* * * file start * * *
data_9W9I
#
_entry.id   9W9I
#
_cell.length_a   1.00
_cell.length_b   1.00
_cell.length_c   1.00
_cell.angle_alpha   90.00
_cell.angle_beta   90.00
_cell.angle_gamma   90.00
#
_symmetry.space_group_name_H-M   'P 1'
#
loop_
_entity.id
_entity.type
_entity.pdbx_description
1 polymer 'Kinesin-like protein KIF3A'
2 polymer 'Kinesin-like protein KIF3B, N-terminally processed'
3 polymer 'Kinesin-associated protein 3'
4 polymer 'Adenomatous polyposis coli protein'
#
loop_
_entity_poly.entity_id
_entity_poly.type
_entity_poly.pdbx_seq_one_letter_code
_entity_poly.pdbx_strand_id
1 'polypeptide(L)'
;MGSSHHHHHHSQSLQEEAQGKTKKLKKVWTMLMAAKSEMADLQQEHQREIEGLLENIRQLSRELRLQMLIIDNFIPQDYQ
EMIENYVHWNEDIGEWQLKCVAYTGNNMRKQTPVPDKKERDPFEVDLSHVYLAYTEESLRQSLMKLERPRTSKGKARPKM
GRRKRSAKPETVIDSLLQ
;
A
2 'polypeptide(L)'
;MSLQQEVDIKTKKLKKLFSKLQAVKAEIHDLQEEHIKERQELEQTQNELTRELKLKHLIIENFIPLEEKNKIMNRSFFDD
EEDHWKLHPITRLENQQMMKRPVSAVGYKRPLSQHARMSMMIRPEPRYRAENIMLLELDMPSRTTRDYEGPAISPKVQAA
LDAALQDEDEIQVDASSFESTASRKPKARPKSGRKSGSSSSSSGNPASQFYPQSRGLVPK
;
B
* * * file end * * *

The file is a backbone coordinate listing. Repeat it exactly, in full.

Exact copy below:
data_9W9I
#
_entry.id   9W9I
#
_cell.length_a   1.00
_cell.length_b   1.00
_cell.length_c   1.00
_cell.angle_alpha   90.00
_cell.angle_beta   90.00
_cell.angle_gamma   90.00
#
_symmetry.space_group_name_H-M   'P 1'
#
loop_
_entity.id
_entity.type
_entity.pdbx_description
1 polymer 'Kinesin-like protein KIF3A'
2 polymer 'Kinesin-like protein KIF3B, N-terminally processed'
3 polymer 'Kinesin-associated protein 3'
4 polymer 'Adenomatous polyposis coli protein'
#
loop_
_entity_poly.entity_id
_entity_poly.type
_entity_poly.pdbx_seq_one_letter_code
_entity_poly.pdbx_strand_id
1 'polypeptide(L)'
;MGSSHHHHHHSQSLQEEAQGKTKKLKKVWTMLMAAKSEMADLQQEHQREIEGLLENIRQLSRELRLQMLIIDNFIPQDYQ
EMIENYVHWNEDIGEWQLKCVAYTGNNMRKQTPVPDKKERDPFEVDLSHVYLAYTEESLRQSLMKLERPRTSKGKARPKM
GRRKRSAKPETVIDSLLQ
;
A
2 'polypeptide(L)'
;MSLQQEVDIKTKKLKKLFSKLQAVKAEIHDLQEEHIKERQELEQTQNELTRELKLKHLIIENFIPLEEKNKIMNRSFFDD
EEDHWKLHPITRLENQQMMKRPVSAVGYKRPLSQHARMSMMIRPEPRYRAENIMLLELDMPSRTTRDYEGPAISPKVQAA
LDAALQDEDEIQVDASSFESTASRKPKARPKSGRKSGSSSSSSGNPASQFYPQSRGLVPK
;
B